Tulzapurkar, J. -
(1.) By this petition Ibrahim Ahmad Batti, the detenu herein, is seeking to challenge the detention order dated 1st July, 1982 issued by the respondent No. 1 (State of Gujarat) under S. 3 (1) of the Conservation of Foreign Exchange and Prevention of Smuggling Activities Act, 1974 (for short, 'the COFEPOSA') and praying for a writ of habeas corpus directing his release after quashing the game.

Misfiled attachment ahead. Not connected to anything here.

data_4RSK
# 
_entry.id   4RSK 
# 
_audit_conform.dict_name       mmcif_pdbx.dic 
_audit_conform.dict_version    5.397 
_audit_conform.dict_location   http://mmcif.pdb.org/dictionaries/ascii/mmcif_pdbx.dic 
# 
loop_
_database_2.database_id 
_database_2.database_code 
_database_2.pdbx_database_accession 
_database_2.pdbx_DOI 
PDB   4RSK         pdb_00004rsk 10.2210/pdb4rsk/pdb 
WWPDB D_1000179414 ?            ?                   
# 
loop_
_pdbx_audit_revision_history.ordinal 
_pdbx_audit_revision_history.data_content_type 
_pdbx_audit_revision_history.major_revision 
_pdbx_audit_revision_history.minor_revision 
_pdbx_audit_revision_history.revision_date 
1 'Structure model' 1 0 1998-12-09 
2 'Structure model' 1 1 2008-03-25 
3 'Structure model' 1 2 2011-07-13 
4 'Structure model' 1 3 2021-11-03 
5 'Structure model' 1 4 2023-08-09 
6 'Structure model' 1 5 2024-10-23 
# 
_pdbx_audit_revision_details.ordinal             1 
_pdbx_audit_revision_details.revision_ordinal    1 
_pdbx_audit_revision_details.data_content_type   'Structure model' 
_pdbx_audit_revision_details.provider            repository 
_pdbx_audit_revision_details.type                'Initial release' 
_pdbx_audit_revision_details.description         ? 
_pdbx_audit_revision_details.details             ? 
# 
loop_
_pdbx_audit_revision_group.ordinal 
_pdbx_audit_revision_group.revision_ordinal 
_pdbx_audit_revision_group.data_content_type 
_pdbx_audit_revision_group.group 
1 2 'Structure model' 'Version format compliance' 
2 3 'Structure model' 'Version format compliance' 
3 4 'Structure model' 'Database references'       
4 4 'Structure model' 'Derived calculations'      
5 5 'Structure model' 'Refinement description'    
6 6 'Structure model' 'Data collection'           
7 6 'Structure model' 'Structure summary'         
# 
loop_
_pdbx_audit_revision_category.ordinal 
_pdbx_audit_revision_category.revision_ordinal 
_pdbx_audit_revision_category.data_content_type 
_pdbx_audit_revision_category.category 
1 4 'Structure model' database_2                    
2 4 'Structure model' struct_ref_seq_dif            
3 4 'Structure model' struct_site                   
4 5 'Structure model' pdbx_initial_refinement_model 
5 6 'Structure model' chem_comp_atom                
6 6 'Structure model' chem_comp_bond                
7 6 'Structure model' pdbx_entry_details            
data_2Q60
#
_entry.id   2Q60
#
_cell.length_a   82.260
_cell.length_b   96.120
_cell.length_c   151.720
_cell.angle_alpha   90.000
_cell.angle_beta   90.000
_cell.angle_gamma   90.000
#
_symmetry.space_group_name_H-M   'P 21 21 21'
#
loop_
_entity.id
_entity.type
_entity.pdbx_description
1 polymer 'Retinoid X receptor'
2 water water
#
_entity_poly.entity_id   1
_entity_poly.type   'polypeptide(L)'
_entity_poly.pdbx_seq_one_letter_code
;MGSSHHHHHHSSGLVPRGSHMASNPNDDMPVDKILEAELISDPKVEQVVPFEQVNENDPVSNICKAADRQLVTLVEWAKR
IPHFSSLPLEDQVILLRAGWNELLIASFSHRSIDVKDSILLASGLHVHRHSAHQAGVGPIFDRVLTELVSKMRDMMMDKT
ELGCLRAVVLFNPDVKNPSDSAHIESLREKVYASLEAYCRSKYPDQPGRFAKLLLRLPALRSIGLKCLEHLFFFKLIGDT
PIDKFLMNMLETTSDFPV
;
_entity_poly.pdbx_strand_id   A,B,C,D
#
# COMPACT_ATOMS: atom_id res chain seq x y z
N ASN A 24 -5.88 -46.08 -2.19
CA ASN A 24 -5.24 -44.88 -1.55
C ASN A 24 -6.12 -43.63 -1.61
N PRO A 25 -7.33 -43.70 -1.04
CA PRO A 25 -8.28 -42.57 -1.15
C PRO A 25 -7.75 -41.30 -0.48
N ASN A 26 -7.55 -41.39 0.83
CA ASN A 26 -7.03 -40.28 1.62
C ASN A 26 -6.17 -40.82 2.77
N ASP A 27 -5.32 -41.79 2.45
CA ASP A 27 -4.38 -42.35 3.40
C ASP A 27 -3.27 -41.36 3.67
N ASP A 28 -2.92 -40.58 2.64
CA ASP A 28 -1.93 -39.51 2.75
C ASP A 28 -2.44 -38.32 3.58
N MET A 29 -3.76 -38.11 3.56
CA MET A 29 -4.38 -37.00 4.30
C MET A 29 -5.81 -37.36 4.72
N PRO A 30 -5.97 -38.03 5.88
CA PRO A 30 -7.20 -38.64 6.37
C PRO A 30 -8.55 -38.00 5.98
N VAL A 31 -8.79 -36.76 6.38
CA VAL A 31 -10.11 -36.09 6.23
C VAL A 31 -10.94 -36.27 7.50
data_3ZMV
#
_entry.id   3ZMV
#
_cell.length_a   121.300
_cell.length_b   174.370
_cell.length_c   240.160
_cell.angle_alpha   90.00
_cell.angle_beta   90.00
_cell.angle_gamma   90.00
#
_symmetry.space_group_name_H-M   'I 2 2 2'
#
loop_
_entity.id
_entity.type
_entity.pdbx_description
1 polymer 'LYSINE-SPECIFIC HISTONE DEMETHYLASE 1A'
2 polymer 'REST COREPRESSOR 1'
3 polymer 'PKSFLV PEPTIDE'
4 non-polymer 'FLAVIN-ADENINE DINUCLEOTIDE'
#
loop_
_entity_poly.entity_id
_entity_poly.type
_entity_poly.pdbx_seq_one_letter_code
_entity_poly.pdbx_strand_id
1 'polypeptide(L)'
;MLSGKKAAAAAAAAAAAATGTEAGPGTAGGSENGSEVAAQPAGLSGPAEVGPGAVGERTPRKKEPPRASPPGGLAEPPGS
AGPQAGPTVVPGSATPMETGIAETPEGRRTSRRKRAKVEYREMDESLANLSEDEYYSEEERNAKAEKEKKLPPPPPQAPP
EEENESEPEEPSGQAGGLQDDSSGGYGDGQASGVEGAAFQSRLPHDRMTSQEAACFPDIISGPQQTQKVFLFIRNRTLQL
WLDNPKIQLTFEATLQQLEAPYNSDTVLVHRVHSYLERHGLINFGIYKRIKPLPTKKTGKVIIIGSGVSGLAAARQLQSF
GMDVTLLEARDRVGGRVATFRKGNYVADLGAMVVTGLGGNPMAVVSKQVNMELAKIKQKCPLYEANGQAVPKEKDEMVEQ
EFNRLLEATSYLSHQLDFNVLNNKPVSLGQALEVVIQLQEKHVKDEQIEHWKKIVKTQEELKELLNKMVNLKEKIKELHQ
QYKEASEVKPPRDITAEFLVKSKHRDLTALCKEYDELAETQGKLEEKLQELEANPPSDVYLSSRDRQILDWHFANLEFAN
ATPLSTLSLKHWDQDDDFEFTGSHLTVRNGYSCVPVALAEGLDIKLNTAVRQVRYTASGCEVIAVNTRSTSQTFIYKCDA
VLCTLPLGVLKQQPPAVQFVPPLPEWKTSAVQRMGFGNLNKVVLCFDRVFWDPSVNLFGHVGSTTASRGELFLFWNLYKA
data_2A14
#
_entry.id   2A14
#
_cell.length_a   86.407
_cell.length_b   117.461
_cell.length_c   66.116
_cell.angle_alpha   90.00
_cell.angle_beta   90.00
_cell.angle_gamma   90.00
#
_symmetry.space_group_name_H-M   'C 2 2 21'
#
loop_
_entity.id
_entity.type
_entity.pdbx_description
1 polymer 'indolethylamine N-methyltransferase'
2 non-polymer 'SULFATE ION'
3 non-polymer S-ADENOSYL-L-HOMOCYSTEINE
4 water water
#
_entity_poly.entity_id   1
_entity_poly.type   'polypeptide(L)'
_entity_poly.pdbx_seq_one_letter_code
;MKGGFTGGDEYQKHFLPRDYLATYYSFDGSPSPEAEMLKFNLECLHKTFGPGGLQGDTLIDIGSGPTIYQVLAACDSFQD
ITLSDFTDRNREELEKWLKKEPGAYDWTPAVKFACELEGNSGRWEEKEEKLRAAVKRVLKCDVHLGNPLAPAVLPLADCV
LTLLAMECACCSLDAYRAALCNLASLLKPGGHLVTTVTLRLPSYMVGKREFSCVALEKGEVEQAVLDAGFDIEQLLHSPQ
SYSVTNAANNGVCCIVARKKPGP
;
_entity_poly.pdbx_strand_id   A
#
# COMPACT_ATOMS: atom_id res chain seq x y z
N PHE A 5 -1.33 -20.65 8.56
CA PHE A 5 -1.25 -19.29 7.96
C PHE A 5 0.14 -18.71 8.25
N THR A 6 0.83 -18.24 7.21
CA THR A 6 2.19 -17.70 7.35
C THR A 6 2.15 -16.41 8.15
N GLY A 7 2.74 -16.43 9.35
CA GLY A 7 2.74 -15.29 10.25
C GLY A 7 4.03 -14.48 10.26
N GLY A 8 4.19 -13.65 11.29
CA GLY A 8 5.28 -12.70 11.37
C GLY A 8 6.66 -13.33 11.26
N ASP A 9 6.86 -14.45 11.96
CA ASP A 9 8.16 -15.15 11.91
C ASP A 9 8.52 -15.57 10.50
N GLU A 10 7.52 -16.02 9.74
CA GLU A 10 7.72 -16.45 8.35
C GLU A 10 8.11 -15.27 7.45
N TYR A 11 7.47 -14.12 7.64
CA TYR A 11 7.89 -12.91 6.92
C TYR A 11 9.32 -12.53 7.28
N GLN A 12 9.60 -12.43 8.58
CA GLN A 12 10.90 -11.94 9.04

(2.) On 15th April, 1982, the Custom Officers raided Bungalow No. 3, Sweta Park Society, Bhuderpura, Ambawadi. Ahmedabad, allegedly belonging to the petitioner but standing benami in the name of Rekhaben Champaklal Sheth and during the search that followed in the presence of the petitioner and one Hasmukh Prabhudas Sharma contraband comprising 700 pieces of gold with foreign markings weighing 7000 tolas, radios, camera, video cassette recorder, colour T.V., synthetic fabrics, crockery. etc. of considerable value and Indian currency of Rs. 72,766 were recovered, the said gold and other articles were seized under the reasonable belief that the same were smuggled goods liable to confiscation under the Customs Act, 1962. This seizure was followed by recording of confessional statements of the petitioner and his co-conspirators. During the follow up action certain other premises were searched and further contraband was seized. By an order. dated 19th April, 1982 issued by the respondent No. 1 under S. 3 (1) of the COFEPOSA, the petitioner was detained in Ahmedabad Central Prison with a view to preventing. him from transporting smuggled goods and keeping smuggled goods. Grounds of detention dated. 23rd April, 1982 along with copies of statements and documents relied upon by the detaining. authority were served on the petitioner. The petitioner made a representation against the said order of detention, which was considered by the Advisory Board, who opined thus: